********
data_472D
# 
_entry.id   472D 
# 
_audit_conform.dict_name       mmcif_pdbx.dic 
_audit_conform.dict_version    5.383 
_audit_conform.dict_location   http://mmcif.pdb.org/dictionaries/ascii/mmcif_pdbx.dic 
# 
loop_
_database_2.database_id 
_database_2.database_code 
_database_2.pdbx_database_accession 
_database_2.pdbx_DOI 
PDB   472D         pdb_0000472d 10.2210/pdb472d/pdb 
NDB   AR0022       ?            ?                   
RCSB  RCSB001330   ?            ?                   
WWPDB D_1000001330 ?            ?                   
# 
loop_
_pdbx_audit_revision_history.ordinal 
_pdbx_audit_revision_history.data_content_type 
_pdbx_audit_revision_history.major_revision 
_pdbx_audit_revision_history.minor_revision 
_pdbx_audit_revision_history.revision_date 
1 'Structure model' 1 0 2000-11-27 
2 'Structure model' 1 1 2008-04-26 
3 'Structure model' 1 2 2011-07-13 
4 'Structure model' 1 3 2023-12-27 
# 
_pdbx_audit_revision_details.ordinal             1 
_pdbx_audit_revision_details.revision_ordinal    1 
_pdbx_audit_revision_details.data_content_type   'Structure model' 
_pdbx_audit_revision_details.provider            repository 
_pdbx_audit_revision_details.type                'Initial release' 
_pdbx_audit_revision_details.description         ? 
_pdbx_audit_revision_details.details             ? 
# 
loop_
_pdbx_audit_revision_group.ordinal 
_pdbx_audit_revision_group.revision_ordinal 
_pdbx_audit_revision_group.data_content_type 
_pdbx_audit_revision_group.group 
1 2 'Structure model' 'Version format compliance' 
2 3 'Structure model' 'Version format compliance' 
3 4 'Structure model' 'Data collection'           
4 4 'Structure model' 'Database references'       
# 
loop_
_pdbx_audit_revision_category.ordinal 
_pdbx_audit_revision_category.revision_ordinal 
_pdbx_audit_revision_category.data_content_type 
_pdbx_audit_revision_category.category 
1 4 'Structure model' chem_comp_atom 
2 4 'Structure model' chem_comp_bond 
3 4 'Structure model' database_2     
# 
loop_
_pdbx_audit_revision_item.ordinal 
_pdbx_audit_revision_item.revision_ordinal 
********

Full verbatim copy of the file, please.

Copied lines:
data_472D
# 
_entry.id   472D 
# 
_audit_conform.dict_name       mmcif_pdbx.dic 
_audit_conform.dict_version    5.383 
_audit_conform.dict_location   http://mmcif.pdb.org/dictionaries/ascii/mmcif_pdbx.dic 
# 
loop_
_database_2.database_id 
_database_2.database_code 
_database_2.pdbx_database_accession 
_database_2.pdbx_DOI 
PDB   472D         pdb_0000472d 10.2210/pdb472d/pdb 
NDB   AR0022       ?            ?                   
RCSB  RCSB001330   ?            ?                   
WWPDB D_1000001330 ?            ?                   
# 
loop_
_pdbx_audit_revision_history.ordinal 
_pdbx_audit_revision_history.data_content_type 
_pdbx_audit_revision_history.major_revision 
_pdbx_audit_revision_history.minor_revision 
_pdbx_audit_revision_history.revision_date 
1 'Structure model' 1 0 2000-11-27 
2 'Structure model' 1 1 2008-04-26 
3 'Structure model' 1 2 2011-07-13 
4 'Structure model' 1 3 2023-12-27 
# 
_pdbx_audit_revision_details.ordinal             1 
_pdbx_audit_revision_details.revision_ordinal    1 
_pdbx_audit_revision_details.data_content_type   'Structure model' 
_pdbx_audit_revision_details.provider            repository 
_pdbx_audit_revision_details.type                'Initial release' 
_pdbx_audit_revision_details.description         ? 
_pdbx_audit_revision_details.details             ? 
# 
loop_
_pdbx_audit_revision_group.ordinal 
_pdbx_audit_revision_group.revision_ordinal 
_pdbx_audit_revision_group.data_content_type 
_pdbx_audit_revision_group.group 
1 2 'Structure model' 'Version format compliance' 
2 3 'Structure model' 'Version format compliance' 
3 4 'Structure model' 'Data collection'           
4 4 'Structure model' 'Database references'       
# 
loop_
_pdbx_audit_revision_category.ordinal 
_pdbx_audit_revision_category.revision_ordinal 
_pdbx_audit_revision_category.data_content_type 
_pdbx_audit_revision_category.category 
1 4 'Structure model' chem_comp_atom 
2 4 'Structure model' chem_comp_bond 
3 4 'Structure model' database_2     
# 
loop_
_pdbx_audit_revision_item.ordinal 
_pdbx_audit_revision_item.revision_ordinal 